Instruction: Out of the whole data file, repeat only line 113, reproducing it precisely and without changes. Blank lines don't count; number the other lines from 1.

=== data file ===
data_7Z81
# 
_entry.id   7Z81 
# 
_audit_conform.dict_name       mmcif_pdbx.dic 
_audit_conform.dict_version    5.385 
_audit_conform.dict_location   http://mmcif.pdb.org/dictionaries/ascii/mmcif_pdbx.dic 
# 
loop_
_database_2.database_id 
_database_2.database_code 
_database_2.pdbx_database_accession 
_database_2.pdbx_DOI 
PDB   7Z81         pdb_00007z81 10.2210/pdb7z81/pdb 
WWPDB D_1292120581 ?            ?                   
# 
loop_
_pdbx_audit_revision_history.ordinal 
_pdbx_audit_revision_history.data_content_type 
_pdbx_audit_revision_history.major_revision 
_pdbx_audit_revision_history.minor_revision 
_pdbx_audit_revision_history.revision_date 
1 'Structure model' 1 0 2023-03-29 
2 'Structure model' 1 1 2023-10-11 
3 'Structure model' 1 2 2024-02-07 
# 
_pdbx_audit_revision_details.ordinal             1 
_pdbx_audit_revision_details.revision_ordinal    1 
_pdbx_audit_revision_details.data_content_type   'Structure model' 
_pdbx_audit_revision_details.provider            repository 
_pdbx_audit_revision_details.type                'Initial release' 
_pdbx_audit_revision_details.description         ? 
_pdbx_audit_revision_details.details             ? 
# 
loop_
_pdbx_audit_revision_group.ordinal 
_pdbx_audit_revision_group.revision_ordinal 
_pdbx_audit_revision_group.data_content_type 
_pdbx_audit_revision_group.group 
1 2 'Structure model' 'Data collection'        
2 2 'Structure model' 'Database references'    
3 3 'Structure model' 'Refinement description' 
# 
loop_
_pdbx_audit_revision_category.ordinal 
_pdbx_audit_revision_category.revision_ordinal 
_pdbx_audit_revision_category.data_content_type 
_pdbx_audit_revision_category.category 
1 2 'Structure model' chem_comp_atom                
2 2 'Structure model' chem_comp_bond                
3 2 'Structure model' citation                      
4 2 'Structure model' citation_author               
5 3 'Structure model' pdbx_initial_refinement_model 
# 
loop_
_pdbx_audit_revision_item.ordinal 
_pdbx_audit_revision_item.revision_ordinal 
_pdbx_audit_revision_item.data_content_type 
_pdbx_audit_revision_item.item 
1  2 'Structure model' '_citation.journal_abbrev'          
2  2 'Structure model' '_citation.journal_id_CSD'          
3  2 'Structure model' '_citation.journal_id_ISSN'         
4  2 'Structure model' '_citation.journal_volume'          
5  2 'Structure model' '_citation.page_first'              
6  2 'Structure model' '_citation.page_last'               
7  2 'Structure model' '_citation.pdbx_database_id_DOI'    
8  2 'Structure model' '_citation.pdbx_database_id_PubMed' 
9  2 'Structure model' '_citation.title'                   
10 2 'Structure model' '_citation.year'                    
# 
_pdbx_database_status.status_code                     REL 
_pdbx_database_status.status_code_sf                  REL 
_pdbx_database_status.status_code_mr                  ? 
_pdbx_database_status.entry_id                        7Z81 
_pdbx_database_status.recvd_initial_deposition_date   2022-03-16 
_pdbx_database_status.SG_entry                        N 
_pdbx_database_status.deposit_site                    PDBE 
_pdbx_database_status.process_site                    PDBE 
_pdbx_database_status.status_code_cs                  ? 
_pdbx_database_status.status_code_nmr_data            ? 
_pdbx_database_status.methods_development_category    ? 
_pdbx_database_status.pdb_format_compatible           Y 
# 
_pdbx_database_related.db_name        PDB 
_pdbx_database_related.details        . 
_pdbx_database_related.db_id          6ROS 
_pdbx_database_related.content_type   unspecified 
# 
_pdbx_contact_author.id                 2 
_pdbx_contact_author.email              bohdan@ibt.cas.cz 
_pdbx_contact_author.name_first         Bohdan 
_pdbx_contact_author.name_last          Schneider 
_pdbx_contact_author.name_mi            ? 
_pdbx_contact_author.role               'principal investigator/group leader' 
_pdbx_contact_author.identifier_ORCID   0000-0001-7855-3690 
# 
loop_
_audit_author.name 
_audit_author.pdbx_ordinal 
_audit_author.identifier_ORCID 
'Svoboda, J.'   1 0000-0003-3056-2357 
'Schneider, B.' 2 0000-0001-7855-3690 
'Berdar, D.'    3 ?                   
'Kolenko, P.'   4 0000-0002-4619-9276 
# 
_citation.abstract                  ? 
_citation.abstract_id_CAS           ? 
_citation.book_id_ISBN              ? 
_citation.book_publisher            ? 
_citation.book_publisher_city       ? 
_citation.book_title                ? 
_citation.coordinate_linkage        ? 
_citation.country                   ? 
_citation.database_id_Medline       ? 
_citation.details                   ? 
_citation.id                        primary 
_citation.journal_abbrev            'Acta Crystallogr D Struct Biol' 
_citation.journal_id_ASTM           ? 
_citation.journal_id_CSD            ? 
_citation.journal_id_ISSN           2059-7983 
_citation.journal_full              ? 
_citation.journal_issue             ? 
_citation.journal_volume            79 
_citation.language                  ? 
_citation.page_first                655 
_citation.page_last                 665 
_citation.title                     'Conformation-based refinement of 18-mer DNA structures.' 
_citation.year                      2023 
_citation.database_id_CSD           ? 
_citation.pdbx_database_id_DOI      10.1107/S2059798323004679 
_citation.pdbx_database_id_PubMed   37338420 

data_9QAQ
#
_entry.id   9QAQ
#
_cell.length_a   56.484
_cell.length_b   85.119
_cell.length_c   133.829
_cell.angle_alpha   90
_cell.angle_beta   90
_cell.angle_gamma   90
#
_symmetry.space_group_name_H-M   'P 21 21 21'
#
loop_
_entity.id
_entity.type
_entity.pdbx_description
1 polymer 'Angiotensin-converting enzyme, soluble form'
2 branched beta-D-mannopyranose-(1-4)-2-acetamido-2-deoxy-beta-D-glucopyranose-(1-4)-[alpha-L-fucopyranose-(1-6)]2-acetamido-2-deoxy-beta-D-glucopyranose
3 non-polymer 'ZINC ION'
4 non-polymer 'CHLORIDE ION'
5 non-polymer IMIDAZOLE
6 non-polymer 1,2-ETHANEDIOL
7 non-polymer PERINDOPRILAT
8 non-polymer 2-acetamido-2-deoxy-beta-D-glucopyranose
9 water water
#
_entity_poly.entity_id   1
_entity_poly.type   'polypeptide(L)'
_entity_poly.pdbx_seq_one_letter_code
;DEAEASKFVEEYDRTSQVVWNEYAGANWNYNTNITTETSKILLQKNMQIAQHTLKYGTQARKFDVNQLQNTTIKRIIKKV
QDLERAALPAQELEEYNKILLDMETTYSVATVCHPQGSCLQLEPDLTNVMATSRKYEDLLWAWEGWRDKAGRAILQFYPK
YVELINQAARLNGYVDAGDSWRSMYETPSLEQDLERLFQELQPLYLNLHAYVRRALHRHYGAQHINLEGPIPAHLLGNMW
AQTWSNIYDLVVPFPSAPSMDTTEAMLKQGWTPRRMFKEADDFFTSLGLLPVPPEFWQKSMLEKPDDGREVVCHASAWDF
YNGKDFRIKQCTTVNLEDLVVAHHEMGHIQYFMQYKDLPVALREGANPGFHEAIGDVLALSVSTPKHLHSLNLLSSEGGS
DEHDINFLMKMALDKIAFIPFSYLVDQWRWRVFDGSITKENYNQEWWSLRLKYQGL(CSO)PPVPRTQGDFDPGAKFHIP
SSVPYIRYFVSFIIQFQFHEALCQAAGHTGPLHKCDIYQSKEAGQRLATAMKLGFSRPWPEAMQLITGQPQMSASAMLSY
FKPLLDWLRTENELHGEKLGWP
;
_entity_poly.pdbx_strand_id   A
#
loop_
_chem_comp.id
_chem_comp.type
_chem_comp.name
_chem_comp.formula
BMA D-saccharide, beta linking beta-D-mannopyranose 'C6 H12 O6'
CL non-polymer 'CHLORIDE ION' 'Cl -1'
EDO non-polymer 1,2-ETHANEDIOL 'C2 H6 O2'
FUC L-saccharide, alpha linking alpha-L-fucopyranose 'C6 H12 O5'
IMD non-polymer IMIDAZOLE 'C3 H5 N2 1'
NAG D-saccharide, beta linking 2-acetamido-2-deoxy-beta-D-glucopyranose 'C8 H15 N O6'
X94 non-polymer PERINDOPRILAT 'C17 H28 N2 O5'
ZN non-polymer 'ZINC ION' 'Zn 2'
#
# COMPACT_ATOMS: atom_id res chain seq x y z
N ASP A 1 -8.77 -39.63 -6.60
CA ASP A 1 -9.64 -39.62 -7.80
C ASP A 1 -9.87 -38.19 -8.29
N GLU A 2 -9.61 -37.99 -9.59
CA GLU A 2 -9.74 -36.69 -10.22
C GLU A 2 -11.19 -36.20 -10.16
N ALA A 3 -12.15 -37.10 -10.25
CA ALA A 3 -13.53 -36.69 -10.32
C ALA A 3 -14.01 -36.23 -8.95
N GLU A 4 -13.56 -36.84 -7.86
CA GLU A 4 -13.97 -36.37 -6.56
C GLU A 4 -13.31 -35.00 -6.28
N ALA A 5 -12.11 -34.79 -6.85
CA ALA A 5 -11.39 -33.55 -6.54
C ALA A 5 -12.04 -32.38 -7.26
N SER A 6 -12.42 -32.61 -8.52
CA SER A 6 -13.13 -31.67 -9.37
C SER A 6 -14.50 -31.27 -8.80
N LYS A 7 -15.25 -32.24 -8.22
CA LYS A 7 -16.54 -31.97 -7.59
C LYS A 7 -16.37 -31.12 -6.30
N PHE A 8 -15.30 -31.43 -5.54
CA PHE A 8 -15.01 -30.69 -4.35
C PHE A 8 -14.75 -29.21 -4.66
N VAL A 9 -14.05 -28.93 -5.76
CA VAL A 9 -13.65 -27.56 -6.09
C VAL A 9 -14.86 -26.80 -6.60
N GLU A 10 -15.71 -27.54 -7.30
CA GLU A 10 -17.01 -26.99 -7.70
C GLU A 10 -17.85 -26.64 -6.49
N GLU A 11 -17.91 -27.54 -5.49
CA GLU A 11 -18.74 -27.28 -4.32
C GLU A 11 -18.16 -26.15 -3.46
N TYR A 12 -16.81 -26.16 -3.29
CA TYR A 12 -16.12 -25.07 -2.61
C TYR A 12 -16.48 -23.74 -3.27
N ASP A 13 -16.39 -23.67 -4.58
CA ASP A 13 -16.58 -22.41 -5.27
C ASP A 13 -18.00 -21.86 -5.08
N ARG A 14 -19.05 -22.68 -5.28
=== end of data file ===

_citation.country                   ? 